Taxpayers in Aquinnah, Chilmark and West Tisbury will see the cost of educating schoolchildren rise sharply next year as the proposed budget for the Up-Island Regional School District goes from $5.9 million to more than $6.8 million, a 15 per cent increase.
The reasons are much the same as at the regional high school, where the budget will jump by almost 10 per cent next year. State aid is dropping, and the cost of insurance is climbing.
But in the two schools - Chilmark and West Tisbury - building repairs are also driving up costs. The Chilmark School is barely three years old, but already needs nearly $50,000 to fund maintenance projects that include a new paint job.
At the West Tisbury School, the regional school committee decided to seek $150,000 to cover the cost of repairing one of the school's seven roof sections. The long-term plan is to replace one section every two years until the job is complete, said Diane Wall, chairman of the school committee.
Despite the realities facing the school committee, the West Tisbury finance committee is putting pressure on school leaders to cut $100,000 from the assessment to their town.
"We're concerned about the impact of the budget on the town," said Jeffrey (Skipper) Manter, who serves on both the finance committee and the school committee.
Ms. Wall said she believes that can be done, but her committee won't produce a revised budget until the middle of next month. Looking ahead to annual town meetings, Ms. Wall said, "I don't anticipate a difficult sell."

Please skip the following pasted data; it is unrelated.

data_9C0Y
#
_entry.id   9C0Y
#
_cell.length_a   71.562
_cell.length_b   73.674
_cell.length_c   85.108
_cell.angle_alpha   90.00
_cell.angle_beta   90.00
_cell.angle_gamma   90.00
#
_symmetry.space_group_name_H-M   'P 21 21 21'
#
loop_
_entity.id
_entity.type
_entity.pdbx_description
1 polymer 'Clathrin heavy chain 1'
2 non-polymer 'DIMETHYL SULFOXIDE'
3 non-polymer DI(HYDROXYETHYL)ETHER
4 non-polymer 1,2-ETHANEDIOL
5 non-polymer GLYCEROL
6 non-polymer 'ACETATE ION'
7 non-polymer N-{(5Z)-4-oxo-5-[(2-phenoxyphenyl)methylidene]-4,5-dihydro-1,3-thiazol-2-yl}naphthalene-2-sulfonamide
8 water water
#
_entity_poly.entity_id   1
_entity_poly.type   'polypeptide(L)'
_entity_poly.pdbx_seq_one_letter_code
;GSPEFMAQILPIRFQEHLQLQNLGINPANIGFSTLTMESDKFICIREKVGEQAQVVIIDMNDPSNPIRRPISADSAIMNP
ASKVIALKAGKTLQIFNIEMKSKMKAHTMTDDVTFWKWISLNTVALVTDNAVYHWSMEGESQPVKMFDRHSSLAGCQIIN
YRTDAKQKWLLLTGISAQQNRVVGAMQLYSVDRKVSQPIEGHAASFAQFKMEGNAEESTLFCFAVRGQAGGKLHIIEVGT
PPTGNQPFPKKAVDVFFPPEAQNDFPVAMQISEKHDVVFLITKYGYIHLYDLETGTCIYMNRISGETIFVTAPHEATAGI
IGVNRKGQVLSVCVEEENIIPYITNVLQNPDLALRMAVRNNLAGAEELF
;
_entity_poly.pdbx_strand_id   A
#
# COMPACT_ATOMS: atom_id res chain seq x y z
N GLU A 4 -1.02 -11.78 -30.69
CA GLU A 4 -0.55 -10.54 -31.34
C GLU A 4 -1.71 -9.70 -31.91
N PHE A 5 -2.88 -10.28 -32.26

The budget outlook may be bleak, but it's quite simple. "The state is transferring the budget from being state funded to being locally funded," said Ms. Wall.
The assessments spread over the three towns will hit Chilmark the hardest, with taxpayers being asked to shoulder more than $1.2 million of the budget, an increase of 24 per cent over this year.
That's due mostly to the fact that the enrollment of Chilmark students in both schools is climbing. Chilmarkers have backed their small school over the years, and they continue to pay the price, supporting what could be one of the highest per-pupil expenditures in the state.
The site operating budget alone at the school of 59 students will be $949,708 next year, not counting the school's contribution to shared costs for the superintendent's office and building debt. Based on that figure alone, it costs more than $16,000 to educate each student at the Chilmark School.
"Small schools tend to be more expensive," said principal Carlos Colley. "There are just certain things you need regardless of the size."
But he added that the pay-off comes from giving parents the option of sending their children to a small school where students are taught in multi-age classrooms. Plus, Mr. Colley pointed out, the school has boosted enrollment of children from Aquinnah, sparing them the lengthy commute to the West Tisbury School - at least for the years from kindergarten through fifth grade.
But the big question mark in Chilmark remains whether to retain the extra teacher hired this year when enrollment in the kindergarten and first grade classroom reached 27 and prompted a decision to divide the students into two separate classrooms.
Mr. Colley said he's not sure how many new students to expect next year and is concerned that he could see a repeat performance of what happened last September, when he saw significant last-minute enrollment in the lower grades.
"How do you predict how many kids you're going to have in September when you're putting together a budget in October?" he said. "We've been trying to poll the different preschools and asking parents, ‘Are you thinking of sending them here?' "
Mr. Colley said that with the budget pressures, he may simply opt to cut funding for the extra teacher and take his chances.
State aid is the big issue. According to Ms. Wall, the Chapter 70 funds going to the district next year will be down by about $200,000. Plus, much of the $862,958 expected from the state will go to reimburse the cost of up-Island students attending the Martha's Vineyard Public Charter School.
The budget certified by the regional school committee shows more than $692,000 going to the charter school.